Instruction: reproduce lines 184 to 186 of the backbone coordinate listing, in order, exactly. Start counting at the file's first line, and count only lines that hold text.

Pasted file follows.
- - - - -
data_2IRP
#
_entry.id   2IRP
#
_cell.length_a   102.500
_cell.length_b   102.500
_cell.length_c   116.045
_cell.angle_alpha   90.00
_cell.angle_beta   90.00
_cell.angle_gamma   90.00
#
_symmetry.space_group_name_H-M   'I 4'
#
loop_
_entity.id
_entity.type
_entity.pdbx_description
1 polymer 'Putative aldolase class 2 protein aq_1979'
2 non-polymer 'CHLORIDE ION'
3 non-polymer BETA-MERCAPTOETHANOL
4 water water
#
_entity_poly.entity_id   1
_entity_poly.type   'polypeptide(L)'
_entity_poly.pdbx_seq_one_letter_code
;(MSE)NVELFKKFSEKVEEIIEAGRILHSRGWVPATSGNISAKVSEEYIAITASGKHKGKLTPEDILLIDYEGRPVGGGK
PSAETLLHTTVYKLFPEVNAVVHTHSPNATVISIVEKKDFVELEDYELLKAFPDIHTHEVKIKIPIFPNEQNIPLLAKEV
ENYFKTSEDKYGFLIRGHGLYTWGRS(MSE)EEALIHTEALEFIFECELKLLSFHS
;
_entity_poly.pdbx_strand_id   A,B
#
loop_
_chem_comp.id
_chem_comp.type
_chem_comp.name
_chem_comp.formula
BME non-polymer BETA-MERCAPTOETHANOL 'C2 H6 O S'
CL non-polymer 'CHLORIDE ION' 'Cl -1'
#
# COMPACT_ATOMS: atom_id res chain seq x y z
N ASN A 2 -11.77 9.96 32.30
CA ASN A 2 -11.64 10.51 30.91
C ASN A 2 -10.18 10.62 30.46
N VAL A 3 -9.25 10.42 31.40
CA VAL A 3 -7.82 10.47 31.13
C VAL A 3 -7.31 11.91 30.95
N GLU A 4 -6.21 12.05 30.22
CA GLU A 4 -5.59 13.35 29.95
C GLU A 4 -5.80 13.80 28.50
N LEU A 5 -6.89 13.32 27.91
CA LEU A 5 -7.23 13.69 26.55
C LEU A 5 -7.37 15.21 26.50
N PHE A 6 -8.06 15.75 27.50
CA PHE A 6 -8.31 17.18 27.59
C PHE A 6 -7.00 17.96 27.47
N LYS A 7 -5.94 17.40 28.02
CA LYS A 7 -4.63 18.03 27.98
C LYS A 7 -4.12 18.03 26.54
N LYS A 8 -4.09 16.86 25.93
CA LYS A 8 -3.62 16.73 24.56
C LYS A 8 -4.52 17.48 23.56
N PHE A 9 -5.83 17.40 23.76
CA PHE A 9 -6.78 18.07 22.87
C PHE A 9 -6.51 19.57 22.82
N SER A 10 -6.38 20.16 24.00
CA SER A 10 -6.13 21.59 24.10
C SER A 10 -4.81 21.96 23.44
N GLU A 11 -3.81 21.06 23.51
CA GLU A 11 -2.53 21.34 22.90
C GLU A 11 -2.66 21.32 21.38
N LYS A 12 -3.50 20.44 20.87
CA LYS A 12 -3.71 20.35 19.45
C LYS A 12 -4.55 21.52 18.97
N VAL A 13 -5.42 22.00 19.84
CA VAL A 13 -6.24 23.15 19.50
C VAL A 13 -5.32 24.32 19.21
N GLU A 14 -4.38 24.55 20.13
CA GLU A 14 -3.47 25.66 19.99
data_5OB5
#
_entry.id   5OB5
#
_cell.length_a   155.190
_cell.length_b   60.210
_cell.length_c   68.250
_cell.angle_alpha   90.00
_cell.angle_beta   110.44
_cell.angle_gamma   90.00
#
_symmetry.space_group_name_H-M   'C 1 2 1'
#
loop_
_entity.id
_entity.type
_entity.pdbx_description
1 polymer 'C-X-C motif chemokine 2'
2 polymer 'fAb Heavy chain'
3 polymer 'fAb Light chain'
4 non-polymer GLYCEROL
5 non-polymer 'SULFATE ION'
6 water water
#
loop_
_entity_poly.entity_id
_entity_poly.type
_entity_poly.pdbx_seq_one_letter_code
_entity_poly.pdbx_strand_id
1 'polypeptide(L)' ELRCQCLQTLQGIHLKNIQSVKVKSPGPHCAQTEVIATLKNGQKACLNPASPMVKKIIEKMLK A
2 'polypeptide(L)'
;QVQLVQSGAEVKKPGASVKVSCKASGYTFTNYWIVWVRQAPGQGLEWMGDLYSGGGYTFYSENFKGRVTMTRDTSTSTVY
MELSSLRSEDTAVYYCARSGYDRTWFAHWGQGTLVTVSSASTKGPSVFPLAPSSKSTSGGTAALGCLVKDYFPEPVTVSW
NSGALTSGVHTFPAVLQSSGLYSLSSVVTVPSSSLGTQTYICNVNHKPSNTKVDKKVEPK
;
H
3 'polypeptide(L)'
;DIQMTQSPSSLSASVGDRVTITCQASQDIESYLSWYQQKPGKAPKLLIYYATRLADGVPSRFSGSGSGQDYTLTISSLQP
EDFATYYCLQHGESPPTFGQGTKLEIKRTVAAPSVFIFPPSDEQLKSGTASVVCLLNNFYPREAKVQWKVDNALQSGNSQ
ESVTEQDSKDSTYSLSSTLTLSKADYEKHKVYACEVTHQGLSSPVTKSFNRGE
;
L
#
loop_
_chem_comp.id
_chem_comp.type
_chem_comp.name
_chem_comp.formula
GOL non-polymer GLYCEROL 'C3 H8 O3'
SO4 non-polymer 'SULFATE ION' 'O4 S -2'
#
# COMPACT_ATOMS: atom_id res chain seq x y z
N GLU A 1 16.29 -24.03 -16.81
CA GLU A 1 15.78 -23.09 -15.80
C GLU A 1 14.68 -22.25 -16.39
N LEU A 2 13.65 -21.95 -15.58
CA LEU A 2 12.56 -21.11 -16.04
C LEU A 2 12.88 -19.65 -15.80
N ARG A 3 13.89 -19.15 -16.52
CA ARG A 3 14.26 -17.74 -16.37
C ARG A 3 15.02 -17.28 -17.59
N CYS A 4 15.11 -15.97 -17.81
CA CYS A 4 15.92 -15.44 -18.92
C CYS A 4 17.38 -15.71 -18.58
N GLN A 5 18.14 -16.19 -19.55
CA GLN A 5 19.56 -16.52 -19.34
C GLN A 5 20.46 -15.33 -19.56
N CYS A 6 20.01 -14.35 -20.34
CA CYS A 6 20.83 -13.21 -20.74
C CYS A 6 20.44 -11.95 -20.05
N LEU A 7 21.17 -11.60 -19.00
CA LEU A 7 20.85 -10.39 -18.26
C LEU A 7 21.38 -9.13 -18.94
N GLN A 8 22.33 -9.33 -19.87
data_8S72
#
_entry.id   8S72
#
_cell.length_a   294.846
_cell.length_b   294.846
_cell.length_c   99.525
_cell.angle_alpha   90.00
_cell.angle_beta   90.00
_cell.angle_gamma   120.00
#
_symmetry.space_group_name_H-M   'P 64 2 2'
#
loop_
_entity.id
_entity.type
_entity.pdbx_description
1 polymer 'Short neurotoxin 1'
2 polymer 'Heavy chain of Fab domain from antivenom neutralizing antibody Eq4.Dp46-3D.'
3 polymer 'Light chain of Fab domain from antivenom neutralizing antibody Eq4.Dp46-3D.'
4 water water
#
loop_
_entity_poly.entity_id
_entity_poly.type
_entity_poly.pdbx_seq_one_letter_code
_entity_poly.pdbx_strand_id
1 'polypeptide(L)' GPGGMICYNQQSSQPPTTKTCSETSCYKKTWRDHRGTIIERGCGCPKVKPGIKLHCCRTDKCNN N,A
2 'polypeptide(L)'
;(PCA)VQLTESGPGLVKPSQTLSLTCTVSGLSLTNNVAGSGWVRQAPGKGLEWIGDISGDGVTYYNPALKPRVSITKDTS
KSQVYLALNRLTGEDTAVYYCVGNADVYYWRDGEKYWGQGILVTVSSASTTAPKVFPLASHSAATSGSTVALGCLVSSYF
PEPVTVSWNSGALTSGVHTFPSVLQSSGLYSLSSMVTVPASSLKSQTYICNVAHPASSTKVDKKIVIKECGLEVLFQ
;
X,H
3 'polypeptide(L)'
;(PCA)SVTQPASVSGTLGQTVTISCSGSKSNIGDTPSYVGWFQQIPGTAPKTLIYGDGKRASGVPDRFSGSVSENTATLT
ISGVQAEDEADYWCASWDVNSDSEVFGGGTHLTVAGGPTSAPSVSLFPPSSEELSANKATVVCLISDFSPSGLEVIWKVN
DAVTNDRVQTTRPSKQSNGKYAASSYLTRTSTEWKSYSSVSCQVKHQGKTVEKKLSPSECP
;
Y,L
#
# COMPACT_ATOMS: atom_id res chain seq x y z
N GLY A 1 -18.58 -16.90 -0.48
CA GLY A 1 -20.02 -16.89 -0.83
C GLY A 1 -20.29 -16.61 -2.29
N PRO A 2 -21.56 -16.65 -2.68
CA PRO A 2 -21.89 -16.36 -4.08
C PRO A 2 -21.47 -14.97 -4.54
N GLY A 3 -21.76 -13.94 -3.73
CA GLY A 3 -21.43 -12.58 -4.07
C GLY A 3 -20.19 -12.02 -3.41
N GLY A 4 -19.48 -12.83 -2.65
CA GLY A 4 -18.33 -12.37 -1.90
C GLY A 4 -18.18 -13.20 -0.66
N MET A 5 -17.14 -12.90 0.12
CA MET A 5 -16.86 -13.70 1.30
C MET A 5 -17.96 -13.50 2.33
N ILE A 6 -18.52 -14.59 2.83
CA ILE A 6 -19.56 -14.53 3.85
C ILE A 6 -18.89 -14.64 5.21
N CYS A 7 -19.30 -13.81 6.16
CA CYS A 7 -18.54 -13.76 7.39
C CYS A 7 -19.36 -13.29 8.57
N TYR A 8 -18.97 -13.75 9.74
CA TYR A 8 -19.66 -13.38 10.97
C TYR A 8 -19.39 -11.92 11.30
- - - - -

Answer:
PEPVTVSWNSGALTSGVHTFPSVLQSSGLYSLSSMVTVPASSLKSQTYICNVAHPASSTKVDKKIVIKECGLEVLFQ
;
X,H